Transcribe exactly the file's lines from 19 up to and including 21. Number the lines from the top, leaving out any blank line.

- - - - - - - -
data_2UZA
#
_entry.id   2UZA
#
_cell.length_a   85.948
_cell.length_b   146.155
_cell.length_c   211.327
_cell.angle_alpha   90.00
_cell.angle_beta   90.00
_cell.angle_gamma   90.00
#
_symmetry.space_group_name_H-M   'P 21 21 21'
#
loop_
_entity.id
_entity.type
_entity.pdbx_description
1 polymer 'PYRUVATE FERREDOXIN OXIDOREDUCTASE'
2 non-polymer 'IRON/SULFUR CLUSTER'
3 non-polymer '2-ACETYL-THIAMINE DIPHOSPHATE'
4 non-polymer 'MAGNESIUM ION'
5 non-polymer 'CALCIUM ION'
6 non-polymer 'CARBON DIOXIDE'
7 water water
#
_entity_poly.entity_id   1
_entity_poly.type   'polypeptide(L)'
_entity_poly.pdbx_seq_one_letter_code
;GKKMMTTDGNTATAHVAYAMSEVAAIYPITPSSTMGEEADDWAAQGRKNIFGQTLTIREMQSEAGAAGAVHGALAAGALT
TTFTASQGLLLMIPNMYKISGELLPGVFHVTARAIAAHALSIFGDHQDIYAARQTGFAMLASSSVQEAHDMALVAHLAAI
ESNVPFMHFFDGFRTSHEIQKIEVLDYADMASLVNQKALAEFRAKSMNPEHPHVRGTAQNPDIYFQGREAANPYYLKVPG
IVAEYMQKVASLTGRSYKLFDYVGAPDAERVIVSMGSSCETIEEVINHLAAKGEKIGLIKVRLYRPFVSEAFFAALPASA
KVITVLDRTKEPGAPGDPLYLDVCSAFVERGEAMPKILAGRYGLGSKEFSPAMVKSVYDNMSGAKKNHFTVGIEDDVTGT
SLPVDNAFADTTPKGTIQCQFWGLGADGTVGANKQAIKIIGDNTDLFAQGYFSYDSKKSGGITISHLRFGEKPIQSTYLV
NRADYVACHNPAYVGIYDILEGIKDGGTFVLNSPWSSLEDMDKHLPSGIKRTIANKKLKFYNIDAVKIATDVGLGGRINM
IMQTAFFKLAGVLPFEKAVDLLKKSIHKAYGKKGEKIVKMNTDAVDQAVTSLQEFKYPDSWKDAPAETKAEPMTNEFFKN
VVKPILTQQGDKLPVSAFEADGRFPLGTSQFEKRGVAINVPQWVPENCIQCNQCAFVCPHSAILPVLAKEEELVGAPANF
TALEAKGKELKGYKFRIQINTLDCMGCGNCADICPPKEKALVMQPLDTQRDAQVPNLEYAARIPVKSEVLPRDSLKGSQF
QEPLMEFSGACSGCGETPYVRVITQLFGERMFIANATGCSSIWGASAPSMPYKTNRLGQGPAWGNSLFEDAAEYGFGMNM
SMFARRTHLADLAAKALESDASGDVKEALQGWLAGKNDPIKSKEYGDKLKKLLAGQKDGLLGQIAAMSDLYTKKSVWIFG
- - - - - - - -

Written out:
2 non-polymer 'IRON/SULFUR CLUSTER'
3 non-polymer '2-ACETYL-THIAMINE DIPHOSPHATE'
4 non-polymer 'MAGNESIUM ION'